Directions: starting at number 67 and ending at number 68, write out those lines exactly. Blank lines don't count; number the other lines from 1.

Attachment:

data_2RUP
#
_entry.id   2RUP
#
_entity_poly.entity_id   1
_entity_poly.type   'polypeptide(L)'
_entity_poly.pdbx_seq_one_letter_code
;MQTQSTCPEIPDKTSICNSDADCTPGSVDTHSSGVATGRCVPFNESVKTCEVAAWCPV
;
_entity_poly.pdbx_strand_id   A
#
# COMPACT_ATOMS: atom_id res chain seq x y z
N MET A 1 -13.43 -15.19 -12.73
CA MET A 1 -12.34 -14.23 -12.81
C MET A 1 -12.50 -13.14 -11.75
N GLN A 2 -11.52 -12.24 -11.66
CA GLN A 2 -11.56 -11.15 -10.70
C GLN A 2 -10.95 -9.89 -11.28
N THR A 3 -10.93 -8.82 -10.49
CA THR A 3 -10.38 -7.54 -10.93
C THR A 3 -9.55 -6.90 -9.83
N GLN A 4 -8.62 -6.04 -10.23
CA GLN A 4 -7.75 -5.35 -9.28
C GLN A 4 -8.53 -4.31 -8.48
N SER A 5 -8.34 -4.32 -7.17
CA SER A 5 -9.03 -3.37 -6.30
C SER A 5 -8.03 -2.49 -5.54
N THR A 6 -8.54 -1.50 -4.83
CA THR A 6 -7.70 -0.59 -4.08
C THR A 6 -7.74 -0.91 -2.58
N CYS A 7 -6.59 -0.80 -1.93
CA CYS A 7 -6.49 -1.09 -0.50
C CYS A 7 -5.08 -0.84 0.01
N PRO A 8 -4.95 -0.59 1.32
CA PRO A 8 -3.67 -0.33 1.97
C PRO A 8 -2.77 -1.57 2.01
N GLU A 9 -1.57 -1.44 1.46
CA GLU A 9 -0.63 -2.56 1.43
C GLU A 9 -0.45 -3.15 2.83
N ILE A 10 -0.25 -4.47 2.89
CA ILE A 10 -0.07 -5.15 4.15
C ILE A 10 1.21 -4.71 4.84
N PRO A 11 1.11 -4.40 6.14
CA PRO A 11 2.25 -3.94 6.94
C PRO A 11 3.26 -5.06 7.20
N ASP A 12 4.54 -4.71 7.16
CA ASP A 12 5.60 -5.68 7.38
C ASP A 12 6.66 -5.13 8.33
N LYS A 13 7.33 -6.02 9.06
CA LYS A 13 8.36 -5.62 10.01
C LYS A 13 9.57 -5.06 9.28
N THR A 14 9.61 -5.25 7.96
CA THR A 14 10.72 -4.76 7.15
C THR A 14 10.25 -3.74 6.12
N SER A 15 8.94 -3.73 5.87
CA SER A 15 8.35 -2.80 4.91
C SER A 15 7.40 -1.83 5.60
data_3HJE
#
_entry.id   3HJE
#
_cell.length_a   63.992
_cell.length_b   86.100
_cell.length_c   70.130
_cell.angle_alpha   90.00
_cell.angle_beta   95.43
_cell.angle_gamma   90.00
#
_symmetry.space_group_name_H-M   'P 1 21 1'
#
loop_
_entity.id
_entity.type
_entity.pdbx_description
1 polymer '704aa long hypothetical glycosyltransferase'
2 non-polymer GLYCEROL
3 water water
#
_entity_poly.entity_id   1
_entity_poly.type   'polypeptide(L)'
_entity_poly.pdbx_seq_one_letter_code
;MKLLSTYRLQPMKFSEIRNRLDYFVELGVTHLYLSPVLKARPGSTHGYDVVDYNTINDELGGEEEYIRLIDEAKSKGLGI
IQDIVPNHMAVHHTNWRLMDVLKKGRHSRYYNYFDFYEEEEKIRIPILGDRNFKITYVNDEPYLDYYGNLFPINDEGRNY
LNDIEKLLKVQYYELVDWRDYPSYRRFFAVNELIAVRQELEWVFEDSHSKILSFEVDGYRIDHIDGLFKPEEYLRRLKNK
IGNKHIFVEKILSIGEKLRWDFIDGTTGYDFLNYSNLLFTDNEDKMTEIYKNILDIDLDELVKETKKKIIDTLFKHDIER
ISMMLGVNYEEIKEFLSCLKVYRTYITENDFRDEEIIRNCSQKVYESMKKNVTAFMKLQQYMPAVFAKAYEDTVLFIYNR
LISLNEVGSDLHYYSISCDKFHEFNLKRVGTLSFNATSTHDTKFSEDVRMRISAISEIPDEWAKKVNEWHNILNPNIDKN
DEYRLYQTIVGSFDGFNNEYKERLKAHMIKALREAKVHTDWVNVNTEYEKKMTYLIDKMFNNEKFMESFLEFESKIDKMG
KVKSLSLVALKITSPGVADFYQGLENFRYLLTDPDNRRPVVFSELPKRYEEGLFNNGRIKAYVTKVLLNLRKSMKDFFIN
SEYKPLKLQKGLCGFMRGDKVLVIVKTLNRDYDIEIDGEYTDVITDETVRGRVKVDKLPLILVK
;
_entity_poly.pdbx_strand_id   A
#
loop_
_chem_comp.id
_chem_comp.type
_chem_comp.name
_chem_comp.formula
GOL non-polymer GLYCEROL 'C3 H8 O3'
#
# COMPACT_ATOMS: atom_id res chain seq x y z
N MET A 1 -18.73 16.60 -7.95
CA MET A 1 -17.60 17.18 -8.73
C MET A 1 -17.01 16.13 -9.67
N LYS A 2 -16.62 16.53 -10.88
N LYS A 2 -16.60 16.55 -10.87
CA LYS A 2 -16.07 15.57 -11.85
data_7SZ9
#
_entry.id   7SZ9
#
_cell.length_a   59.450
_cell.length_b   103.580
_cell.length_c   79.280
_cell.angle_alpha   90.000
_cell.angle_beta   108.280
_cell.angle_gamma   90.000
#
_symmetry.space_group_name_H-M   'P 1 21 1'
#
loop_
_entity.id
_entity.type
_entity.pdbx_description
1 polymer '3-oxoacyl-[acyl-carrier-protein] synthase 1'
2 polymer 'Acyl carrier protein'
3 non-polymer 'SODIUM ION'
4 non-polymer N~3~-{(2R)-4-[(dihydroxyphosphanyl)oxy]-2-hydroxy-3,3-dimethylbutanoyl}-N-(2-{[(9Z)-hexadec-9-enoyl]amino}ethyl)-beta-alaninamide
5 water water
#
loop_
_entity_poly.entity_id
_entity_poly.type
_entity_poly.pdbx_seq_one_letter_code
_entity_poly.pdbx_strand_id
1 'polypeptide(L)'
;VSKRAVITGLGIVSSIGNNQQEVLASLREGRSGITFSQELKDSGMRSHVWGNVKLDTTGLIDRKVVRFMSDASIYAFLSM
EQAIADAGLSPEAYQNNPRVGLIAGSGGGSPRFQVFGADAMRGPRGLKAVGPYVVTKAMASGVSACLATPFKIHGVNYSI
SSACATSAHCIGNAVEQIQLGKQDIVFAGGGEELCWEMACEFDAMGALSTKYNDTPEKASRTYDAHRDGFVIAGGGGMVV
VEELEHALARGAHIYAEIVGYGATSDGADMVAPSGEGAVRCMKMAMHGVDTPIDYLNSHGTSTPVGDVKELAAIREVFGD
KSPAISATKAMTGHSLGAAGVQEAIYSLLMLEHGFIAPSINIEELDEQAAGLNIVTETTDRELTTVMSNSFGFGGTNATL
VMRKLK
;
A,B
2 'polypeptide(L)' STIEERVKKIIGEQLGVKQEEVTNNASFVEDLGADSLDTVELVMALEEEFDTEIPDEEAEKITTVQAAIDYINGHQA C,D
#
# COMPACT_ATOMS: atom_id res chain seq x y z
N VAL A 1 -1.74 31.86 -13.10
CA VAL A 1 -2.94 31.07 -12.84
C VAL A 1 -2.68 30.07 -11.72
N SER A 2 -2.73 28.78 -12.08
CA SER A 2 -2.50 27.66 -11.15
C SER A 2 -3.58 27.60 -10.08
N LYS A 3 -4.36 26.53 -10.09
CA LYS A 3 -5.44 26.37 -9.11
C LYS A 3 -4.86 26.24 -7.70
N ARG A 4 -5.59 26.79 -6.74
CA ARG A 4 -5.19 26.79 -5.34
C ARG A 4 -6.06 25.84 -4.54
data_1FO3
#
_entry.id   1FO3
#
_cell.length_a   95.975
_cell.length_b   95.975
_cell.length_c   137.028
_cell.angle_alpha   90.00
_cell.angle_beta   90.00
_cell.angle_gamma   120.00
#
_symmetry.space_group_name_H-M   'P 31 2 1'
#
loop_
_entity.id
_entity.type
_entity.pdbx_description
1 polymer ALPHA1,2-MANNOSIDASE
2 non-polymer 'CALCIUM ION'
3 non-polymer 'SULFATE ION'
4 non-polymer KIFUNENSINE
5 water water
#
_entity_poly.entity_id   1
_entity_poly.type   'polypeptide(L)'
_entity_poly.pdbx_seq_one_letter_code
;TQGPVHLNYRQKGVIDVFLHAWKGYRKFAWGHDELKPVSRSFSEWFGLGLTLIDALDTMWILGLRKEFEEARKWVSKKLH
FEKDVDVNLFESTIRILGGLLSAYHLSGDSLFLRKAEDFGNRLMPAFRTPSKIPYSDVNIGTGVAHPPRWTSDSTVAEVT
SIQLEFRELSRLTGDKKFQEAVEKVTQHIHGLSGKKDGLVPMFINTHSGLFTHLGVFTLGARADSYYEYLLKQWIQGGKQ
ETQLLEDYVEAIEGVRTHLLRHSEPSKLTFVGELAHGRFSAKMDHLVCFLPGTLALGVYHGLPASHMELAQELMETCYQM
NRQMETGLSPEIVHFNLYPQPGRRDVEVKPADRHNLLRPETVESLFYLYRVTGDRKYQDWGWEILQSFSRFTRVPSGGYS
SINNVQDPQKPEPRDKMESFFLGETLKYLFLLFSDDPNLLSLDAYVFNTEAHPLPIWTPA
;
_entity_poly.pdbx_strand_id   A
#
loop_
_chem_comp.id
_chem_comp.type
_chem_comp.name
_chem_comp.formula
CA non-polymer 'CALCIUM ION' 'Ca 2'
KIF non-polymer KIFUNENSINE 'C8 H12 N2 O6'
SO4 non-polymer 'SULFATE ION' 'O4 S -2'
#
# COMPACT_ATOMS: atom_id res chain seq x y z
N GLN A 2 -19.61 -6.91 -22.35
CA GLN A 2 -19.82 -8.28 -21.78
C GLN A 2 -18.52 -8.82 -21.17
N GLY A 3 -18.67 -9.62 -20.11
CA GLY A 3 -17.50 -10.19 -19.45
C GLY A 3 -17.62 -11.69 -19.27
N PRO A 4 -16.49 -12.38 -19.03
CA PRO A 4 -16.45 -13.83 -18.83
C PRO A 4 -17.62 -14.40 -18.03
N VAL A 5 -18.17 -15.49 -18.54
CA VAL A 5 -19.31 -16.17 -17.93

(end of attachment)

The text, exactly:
_cell.angle_gamma   90.00
#